A political deadlock
The announcement shortly after noon on May 13 that Chief Justice of Pakistan Anwar Zaheer Jamali is rejecting the government request to form a “toothless commission” to investigate the Panama Papers affair is on reflection no surprise. Sifting through the reams of commentary on how the Panama Papers have impacted the politics of Pakistan, there have been several references to the need for way-paving legislation prior to the formation of a judicial commission of inquiry, and the chief justice has now lobbed the ball squarely into the parliamentary court. We support his decision.
The chief justice in his letter of rejection further said that no judicial commission can be formed until the ToRs are agreed, and that goes to the heart of the political deadlock that currently paralyses governance. Prime Minister Nawaz Sharif had already said that he would not attend the house on May 13 as previously announced, and would be there on May 16 instead. The prime minister further said that he was “not accountable to the opposition” and that he would not be answering in parliament the seven questions the opposition had for him as well as a host of supplementary questions.
All this begs the question as to who or what the prime minister is answerable to. There appears to be no intention by him to be in any way publicly accountable to any institution of state. He appears to have placed himself above and beyond accountability at the same time as saying that he would step down if found guilty of any wrongdoing. His words are worthless given that he and his party of close associates have virtually ensured that the means to investigate the Panama Papers can never come into being. The government and the opposition parties are completely deadlocked on the matter of the ToRs, the opposition is boycotting parliament until the prime minister shows up to answer their questions and he is unequivocal in saying that he has no intention of acceding to opposition demands. A perfect storm of dogmatism, evasiveness and bargain-basement politicking. The ball is now in the parliamentary court, and governance dangerously close to grinding to a shuddering halt.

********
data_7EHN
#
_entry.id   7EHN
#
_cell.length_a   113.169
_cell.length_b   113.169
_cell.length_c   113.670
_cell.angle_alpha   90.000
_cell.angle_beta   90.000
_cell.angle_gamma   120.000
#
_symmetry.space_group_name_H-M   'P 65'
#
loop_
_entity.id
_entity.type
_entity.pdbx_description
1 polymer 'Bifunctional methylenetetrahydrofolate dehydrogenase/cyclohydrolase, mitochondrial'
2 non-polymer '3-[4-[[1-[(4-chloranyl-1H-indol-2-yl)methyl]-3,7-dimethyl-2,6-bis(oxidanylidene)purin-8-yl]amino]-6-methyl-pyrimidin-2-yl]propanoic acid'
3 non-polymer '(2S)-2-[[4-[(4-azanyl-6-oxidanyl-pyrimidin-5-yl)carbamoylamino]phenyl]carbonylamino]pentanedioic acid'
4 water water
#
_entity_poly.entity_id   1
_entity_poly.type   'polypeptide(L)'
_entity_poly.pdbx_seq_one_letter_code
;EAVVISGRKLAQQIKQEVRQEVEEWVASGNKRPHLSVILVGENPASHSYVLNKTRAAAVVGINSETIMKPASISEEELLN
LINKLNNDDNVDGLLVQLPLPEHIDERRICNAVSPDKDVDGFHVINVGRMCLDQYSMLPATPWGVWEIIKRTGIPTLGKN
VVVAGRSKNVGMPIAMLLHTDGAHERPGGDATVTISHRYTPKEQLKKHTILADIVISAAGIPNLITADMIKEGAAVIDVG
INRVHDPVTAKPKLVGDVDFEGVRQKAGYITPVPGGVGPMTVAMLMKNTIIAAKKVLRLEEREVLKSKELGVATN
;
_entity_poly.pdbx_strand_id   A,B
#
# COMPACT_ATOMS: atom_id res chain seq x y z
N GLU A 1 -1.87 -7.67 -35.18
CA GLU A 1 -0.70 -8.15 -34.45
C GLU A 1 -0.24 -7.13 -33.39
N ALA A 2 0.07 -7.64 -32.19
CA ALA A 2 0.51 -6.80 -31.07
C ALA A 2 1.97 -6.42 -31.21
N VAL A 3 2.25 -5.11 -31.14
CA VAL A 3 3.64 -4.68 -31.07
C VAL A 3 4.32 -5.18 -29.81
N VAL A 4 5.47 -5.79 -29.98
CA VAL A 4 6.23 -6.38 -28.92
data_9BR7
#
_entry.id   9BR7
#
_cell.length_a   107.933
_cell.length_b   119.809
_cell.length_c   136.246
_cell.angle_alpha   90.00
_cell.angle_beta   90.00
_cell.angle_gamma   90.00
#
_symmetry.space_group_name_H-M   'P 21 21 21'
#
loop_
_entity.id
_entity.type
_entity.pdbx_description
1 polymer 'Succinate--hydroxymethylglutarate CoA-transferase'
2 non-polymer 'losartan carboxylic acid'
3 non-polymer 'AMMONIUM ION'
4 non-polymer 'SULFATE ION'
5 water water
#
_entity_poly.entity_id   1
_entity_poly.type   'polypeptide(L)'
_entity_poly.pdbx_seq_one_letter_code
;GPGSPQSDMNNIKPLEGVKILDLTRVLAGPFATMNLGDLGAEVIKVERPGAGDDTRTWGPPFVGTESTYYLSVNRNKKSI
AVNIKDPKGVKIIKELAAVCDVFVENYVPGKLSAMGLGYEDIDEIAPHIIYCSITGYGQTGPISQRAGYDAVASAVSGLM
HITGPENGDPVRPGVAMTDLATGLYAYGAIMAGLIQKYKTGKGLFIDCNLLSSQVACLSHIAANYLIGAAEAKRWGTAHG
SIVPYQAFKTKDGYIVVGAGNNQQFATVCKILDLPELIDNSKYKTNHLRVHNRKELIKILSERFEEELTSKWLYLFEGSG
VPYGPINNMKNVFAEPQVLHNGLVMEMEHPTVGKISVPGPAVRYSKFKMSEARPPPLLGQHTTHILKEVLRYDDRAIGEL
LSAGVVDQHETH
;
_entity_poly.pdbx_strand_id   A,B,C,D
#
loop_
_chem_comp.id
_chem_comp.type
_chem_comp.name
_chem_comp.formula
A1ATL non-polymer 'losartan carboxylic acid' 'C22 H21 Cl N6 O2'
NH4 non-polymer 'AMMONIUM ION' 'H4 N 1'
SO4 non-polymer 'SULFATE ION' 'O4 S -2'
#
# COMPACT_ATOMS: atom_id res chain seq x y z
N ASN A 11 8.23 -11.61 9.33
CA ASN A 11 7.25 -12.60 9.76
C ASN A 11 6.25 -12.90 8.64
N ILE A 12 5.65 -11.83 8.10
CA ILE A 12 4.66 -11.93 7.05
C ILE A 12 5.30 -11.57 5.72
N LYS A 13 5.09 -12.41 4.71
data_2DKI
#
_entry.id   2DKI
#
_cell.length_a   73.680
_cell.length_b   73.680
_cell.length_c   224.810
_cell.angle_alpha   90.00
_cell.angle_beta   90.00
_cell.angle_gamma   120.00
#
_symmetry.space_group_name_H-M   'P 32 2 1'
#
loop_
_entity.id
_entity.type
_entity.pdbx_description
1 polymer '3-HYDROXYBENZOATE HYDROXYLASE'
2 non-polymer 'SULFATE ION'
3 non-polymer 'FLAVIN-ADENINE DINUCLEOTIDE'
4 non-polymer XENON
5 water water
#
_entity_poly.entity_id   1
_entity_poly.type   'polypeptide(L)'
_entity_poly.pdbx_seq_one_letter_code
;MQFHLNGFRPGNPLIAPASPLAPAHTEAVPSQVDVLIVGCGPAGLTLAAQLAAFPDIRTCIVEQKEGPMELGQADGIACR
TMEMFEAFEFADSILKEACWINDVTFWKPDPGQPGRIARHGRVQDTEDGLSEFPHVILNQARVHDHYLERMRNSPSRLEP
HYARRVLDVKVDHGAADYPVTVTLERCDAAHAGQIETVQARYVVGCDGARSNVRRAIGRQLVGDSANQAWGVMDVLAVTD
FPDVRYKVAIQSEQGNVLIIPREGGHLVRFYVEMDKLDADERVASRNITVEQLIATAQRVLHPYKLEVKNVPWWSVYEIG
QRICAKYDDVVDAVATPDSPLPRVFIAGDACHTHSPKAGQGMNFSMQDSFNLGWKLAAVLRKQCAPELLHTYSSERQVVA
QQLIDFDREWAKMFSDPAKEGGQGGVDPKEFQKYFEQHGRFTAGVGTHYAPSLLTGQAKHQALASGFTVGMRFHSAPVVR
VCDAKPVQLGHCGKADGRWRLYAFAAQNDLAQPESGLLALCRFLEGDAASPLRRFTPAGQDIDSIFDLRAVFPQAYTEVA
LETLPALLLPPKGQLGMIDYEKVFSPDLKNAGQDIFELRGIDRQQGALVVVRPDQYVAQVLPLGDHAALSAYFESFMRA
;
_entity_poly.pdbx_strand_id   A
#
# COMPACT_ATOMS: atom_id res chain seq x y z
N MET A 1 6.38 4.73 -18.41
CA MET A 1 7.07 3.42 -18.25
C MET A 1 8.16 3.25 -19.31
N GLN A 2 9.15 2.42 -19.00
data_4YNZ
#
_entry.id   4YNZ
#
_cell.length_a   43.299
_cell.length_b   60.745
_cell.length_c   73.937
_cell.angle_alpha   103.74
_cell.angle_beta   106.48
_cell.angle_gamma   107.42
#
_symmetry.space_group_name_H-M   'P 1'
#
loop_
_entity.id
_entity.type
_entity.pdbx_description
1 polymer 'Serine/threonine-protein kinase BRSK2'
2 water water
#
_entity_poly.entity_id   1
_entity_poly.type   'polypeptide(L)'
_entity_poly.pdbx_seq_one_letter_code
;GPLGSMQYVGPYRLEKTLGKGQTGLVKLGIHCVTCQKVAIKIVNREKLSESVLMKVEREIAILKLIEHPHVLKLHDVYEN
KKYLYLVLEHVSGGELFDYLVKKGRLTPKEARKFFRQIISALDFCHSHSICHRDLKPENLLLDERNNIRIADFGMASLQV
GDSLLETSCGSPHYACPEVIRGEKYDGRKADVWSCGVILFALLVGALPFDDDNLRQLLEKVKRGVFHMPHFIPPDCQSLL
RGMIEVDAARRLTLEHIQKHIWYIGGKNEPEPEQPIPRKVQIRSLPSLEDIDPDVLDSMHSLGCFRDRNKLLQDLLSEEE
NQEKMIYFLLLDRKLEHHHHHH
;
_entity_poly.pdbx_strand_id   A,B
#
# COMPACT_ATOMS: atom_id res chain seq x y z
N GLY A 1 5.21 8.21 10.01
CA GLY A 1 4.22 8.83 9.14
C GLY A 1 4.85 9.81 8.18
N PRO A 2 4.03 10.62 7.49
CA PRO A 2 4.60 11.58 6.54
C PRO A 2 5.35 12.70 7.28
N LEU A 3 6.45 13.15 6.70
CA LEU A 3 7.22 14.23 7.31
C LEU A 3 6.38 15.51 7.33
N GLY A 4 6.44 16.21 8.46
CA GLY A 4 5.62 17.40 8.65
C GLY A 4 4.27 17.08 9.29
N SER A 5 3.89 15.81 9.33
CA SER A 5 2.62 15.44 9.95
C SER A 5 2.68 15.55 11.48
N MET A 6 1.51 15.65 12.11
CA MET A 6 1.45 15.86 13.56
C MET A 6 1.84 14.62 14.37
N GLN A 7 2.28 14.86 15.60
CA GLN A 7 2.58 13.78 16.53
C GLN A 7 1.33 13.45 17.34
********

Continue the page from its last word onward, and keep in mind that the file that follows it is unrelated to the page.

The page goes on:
Challenges of CASA-1000
Leaders of Pakistan, Tajikistan, Afghanistan and Kyrgyzstan gathered on May 12 to launch the Central Asia-South Asia (CASA)-1000 project, terming it an important milestone for the integration of the two regions. The 1,200km, 1,300MW electricity link called CASA-1000 is set to connect the four countries by 2018. It aims to provide surplus electricity from Central Asia to the two countries in the southern part of the continent, alleviating their energy crisis. Tajikistan is expected to supply more than 75 per cent of the electricity envisaged by the project, while neighbouring Kyrgyzstan will supply the remainder. Afghanistan will be receiving 300MW of electricity and Pakistan the remaining 1,000MW.